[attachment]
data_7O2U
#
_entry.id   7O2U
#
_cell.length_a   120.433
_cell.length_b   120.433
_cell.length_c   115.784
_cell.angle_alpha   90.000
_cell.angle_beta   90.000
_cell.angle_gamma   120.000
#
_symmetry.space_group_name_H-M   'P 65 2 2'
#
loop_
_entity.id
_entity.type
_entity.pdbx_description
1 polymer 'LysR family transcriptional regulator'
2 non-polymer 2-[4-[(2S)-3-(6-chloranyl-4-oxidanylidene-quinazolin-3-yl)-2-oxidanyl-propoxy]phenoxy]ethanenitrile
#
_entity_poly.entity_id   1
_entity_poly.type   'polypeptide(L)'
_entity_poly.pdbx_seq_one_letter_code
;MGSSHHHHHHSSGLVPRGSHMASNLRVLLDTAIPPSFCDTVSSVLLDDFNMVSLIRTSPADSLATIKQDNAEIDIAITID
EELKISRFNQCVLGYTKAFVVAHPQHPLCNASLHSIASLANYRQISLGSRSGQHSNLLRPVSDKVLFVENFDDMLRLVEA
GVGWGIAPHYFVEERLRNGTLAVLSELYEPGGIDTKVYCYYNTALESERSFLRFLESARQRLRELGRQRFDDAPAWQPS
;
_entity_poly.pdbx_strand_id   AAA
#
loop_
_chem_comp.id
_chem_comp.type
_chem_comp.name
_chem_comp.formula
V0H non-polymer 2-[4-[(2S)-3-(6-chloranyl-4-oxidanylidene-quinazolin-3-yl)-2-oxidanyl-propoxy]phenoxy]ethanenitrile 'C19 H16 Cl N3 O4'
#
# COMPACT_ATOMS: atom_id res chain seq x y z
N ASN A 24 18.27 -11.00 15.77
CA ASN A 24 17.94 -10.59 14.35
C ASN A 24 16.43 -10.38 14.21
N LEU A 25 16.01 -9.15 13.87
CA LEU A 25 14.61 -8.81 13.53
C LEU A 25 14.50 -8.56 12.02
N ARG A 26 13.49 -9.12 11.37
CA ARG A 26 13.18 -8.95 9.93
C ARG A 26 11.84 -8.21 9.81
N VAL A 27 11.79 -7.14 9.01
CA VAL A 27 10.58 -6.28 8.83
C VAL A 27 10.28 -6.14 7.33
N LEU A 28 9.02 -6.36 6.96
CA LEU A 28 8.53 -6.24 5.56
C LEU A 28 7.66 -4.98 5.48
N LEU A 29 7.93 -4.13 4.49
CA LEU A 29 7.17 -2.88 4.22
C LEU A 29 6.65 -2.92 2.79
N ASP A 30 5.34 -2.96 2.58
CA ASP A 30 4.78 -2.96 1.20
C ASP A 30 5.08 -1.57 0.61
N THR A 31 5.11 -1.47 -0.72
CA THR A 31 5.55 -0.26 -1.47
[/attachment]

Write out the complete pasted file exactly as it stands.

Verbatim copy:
data_7O2U
#
_entry.id   7O2U
#
_cell.length_a   120.433
_cell.length_b   120.433
_cell.length_c   115.784
_cell.angle_alpha   90.000
_cell.angle_beta   90.000
_cell.angle_gamma   120.000
#
_symmetry.space_group_name_H-M   'P 65 2 2'
#
loop_
_entity.id
_entity.type
_entity.pdbx_description
1 polymer 'LysR family transcriptional regulator'
2 non-polymer 2-[4-[(2S)-3-(6-chloranyl-4-oxidanylidene-quinazolin-3-yl)-2-oxidanyl-propoxy]phenoxy]ethanenitrile
#
_entity_poly.entity_id   1
_entity_poly.type   'polypeptide(L)'
_entity_poly.pdbx_seq_one_letter_code
;MGSSHHHHHHSSGLVPRGSHMASNLRVLLDTAIPPSFCDTVSSVLLDDFNMVSLIRTSPADSLATIKQDNAEIDIAITID
EELKISRFNQCVLGYTKAFVVAHPQHPLCNASLHSIASLANYRQISLGSRSGQHSNLLRPVSDKVLFVENFDDMLRLVEA
GVGWGIAPHYFVEERLRNGTLAVLSELYEPGGIDTKVYCYYNTALESERSFLRFLESARQRLRELGRQRFDDAPAWQPS
;
_entity_poly.pdbx_strand_id   AAA
#
loop_
_chem_comp.id
_chem_comp.type
_chem_comp.name
_chem_comp.formula
V0H non-polymer 2-[4-[(2S)-3-(6-chloranyl-4-oxidanylidene-quinazolin-3-yl)-2-oxidanyl-propoxy]phenoxy]ethanenitrile 'C19 H16 Cl N3 O4'
#
# COMPACT_ATOMS: atom_id res chain seq x y z
N ASN A 24 18.27 -11.00 15.77
CA ASN A 24 17.94 -10.59 14.35
C ASN A 24 16.43 -10.38 14.21
N LEU A 25 16.01 -9.15 13.87
CA LEU A 25 14.61 -8.81 13.53
C LEU A 25 14.50 -8.56 12.02
N ARG A 26 13.49 -9.12 11.37
CA ARG A 26 13.18 -8.95 9.93
C ARG A 26 11.84 -8.21 9.81
N VAL A 27 11.79 -7.14 9.01
CA VAL A 27 10.58 -6.28 8.83
C VAL A 27 10.28 -6.14 7.33
N LEU A 28 9.02 -6.36 6.96
CA LEU A 28 8.53 -6.24 5.56
C LEU A 28 7.66 -4.98 5.48
N LEU A 29 7.93 -4.13 4.49
CA LEU A 29 7.17 -2.88 4.22
C LEU A 29 6.65 -2.92 2.79
N ASP A 30 5.34 -2.96 2.58
CA ASP A 30 4.78 -2.96 1.20
C ASP A 30 5.08 -1.57 0.61
N THR A 31 5.11 -1.47 -0.72
CA THR A 31 5.55 -0.26 -1.47